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Mixed reactions follow ICJ ruling asking Uganda to pay $325m in reparation to DRC

Burial ground for some of the victims of the DRC war between 1998 to 2003   -  
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Democratic Republic Of Congo

Mixed reactions have started to follow the UN's top court's ruling on Wednesday that ordered Uganda to pay the Democratic Republic of Congo $325 million over a brutal war two decades ago, just a fraction of what Kinshasa demanded.

The ruling by the International Court of Justice (ICJ) comes as a blow to DR Congo after it sought a massive $11 billion in reparations over the devastating conflict that lasted from 1998 to 2003.

Judges said Kinshasa had failed to prove its African neighbour was directly responsible for any more than 15,000 of the hundreds of thousands of people believed to have died in the war.

"The court sets out the total amount of compensation awarded to the DRC, which is 325 million US dollars" said Joan Donoghue, the chief judge of the Hague-based court.

Breaking down the figure, the court said Uganda must pay $225 million for damage to persons, including deaths, injuries and sexual violence, and $40 million for damage to property.

It must also pay $60 million for damage to natural resources, including the looting of coltan, a metallic ore used in phones and computers, and other raw materials; deforestation; and the destruction of wildlife.

_**"It was a reason for pride for us because this condemnation goes in the direction of dissuading any other state that would try to carry out military activities on another independent state without its agreement, but there's dismay, because the amount for which Uganda was condemned, 325 million, is a very s mall amount. this amount cannot cover the reparation as expected by the Congolese people" **_Christian Uteki,a Congolese jurist said.

The judgment caps a long legal battle. In 2005 the ICJ ruled that Uganda had to pay reparations, but the two countries never settled on an amount and no money was ever paid.

Kinshasa then claimed more than $11 billion for the occupation of its volatile northeastern Ituri region.

- 'Wrongful acts' -

Awarding DR Congo less than one-thirtieth of what it had demanded, the court acknowledged that Uganda was to blame for a "significant part" of the casualties in the war due to its "wrongful international acts".

But judges said there was "insufficient evidence to support the DRC's claim of 180,000 civilian deaths for which Uganda owes reparation" by being directly responsible.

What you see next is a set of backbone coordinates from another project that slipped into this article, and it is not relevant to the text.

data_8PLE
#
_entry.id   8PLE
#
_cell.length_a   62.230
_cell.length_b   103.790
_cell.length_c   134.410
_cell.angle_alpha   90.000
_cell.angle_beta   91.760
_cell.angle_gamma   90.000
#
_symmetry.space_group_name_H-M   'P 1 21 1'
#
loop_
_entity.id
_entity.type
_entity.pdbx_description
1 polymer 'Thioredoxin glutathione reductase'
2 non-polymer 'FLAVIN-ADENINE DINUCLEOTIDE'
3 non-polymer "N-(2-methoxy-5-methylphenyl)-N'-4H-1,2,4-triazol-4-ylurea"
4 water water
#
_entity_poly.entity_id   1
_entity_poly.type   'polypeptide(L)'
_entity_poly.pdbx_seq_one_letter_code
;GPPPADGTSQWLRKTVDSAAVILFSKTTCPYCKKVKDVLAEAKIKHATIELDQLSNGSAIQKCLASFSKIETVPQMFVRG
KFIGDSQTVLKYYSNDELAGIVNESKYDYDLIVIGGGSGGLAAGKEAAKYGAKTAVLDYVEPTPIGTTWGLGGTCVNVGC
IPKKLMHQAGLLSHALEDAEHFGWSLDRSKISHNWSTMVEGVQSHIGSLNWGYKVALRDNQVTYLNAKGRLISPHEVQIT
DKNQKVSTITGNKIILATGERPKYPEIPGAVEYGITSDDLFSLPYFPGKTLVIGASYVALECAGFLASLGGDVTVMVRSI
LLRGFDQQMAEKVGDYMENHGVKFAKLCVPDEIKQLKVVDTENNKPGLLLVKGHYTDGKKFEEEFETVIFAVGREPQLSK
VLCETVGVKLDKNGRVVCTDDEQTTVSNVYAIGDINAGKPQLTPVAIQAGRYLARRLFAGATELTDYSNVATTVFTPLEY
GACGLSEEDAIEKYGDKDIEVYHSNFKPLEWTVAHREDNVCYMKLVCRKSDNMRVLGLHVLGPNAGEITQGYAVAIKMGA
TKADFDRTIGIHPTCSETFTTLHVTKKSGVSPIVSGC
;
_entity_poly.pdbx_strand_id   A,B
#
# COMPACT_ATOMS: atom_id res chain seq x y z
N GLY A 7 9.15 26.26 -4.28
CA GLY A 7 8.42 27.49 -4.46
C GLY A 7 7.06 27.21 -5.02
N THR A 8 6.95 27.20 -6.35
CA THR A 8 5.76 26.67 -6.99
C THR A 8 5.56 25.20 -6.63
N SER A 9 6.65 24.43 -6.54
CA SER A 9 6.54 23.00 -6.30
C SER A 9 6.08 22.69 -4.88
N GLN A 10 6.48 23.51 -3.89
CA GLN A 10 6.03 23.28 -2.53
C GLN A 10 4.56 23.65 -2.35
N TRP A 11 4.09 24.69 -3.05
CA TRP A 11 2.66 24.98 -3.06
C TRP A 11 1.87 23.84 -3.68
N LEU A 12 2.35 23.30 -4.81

"The court considers that the evidence presented to it suggests that the number of deaths for which Uganda owes reparations falls in the range of 10,000 to 15,000 persons," said Donoghue.

It relied on UN figures and expert reports for its figures, adding fhat "detailed proof of specific events that have occurred in a devastating war in remote areas almost two decades ago is not available".

For 52 year old Eulalie Likoko, a survivor of Congo conflicts the effects of the war will not leave its victims**. "Some of us still have the shrapnel in our bodies. Some also need prostheses. Compensation money will help us a lot. That would allow us to put our kids through school, to look after our mothers who lost everything, and to comfort some who were paralysed."**

At its height, the conflict drew in nine African countries, with Uganda and Rwanda backing rebel forces against the Kinshasa government as they jostled for control of the mineral-rich Ituri region.

Uganda's representatives rejected what they called "staggering" demands for the claim, telling the court last year that the $11 billion claimed by DR Congo was "disproportionate and economically ruinous".

"It essentially seeks to make Uganda responsible for everything that happened in the conflict," Uganda's Attorney General William Byaruhanga told the court.

Founded after World War II, the ICJ in The Hague rules in disputes between countries, mainly based on treaties. Its decisions are final and cannot be appealed.

Currently Congolese and Ugandan troops are back in the region, but this time in an unprecedented offensive against the Allied Democratic Forces, the region's deadliest militia, which the Islamic State group calls its affiliate.

In the latest suspected ADF rebel attack, three people were killed on Saturday in the Beni territory in the neighbouring North Kivu province.

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